approachable Father or Holy King?

The title of my blog is Perpetual Tension. I chose this title because of the many aspects of our faith that followers of Jesus must hold in healthy tension–being in the world but not of the world, trusting that Jesus was 100% God AND 100% man, etc. If we allow ourselves to lean one way or the other, we can become ineffective and out of balance.

Recently, I came to the realization of another such area that we must hold in a healthy tension. A few weeks ago I wrote a blog entitled The Father’s Character. It is based on a prayer method that uses The Lord’s Prayer to focus our own prayer time or prayer life. I learned this method as a part of the 3DM discipleship process I am currently a part of. This prayer method is detailed in that blog post so I won’t rehash it here, but it brought to light a tension that likely many believers might have out of balance in one direction or the other.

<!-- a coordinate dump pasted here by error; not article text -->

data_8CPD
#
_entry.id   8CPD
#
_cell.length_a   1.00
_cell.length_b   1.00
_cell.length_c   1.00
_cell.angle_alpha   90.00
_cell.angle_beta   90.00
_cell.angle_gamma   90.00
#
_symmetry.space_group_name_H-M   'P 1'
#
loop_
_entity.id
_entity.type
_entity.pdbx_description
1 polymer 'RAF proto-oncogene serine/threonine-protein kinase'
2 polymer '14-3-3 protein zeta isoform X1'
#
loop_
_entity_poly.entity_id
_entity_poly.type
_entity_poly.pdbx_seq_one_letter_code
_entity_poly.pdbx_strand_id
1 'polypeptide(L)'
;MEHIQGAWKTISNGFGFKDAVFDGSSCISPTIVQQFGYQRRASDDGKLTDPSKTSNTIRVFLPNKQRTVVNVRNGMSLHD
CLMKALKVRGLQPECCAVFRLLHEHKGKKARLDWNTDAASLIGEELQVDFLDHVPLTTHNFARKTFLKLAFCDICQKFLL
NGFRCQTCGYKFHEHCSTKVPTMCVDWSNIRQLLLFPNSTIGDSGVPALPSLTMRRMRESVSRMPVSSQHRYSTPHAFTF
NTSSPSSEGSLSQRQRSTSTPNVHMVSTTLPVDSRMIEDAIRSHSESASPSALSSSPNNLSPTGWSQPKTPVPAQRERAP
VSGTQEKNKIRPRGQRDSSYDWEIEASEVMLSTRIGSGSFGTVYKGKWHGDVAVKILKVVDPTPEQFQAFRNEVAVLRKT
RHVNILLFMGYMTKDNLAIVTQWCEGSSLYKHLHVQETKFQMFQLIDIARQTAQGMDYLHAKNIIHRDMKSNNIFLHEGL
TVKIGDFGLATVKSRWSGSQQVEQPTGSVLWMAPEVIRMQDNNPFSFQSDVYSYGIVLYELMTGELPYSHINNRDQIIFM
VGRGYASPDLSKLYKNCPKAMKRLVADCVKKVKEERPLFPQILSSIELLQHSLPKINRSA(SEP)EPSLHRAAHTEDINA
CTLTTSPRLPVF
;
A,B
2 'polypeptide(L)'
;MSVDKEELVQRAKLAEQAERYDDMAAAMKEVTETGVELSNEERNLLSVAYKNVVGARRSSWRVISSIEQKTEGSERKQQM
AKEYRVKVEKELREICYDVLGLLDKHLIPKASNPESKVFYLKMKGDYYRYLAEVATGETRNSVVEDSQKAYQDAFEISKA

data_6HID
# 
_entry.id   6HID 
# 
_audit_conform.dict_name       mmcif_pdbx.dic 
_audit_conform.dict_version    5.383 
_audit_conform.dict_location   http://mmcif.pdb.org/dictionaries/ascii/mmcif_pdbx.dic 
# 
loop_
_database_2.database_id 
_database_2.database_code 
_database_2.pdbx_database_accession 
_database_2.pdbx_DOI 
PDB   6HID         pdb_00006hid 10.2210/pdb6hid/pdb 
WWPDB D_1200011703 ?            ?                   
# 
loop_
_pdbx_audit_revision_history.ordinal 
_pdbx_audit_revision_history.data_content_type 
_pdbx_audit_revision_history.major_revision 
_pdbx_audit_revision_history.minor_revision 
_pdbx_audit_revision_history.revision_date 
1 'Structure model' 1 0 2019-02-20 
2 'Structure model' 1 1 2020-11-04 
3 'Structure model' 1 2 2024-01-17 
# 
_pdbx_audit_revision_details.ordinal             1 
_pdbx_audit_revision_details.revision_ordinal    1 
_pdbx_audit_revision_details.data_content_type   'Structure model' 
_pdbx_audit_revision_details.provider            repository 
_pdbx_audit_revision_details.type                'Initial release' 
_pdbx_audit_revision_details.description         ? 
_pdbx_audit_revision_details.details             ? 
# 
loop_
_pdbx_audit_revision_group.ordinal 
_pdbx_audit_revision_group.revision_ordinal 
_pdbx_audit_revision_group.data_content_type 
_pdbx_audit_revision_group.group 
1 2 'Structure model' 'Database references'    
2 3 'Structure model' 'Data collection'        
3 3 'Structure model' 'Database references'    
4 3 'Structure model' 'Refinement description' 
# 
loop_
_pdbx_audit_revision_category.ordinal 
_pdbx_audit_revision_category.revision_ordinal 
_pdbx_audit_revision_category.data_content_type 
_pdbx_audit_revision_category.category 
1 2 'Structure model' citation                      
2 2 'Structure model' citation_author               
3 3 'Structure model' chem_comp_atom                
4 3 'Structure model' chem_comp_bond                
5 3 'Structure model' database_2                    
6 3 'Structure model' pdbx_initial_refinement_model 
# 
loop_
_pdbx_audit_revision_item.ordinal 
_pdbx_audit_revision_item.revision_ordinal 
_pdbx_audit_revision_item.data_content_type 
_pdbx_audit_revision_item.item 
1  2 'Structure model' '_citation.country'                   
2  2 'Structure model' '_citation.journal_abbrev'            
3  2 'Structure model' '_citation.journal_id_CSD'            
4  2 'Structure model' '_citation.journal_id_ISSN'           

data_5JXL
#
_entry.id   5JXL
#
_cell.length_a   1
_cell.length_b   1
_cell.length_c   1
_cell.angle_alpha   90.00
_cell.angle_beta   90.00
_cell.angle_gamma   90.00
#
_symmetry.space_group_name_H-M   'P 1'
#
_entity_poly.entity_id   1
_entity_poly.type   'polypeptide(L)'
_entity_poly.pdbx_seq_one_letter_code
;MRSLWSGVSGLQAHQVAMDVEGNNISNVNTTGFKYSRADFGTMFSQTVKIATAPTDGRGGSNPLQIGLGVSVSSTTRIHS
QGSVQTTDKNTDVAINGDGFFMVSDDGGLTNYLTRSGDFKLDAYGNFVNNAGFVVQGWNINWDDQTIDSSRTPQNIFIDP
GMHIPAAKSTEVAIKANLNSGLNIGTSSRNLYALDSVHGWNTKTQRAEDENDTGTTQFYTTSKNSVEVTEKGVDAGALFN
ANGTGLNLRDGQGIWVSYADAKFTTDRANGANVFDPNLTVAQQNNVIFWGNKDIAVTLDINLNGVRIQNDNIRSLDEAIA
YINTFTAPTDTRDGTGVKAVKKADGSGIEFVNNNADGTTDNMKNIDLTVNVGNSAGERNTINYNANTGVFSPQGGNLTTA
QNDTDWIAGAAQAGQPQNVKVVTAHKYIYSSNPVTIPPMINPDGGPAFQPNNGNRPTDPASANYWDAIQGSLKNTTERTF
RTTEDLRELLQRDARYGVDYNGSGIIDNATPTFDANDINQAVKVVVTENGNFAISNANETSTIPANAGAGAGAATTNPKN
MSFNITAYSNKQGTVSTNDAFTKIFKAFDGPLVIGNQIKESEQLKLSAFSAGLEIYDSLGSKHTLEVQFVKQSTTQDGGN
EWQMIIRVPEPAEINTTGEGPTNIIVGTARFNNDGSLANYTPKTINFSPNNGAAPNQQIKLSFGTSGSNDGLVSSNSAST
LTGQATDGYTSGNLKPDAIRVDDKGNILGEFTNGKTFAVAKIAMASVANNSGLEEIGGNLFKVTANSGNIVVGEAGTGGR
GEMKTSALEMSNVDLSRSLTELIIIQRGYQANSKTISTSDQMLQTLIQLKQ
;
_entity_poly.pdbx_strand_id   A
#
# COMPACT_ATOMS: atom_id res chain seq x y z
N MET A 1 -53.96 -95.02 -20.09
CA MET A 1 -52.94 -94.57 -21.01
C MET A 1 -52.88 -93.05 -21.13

The Lord’s Prayer begins, “Our Father in heaven, hallowed be your name, your kingdom come, your will be done on earth as it is in heaven.” That first sentence is the source of a significant tension between viewing God as Father and God as King.

First, Jesus instructs us to pray to God our Father in heaven. This is by design as it speaks to us of the approachable nature of God. In other passages of Scripture, we are called the sons and daughters of God. We have incredible access to the Holy God, the Creator and Sustainer of everything. He invites us to come to Him as a child comes to a loving father, to crawl up on His lap and experience His loving embrace.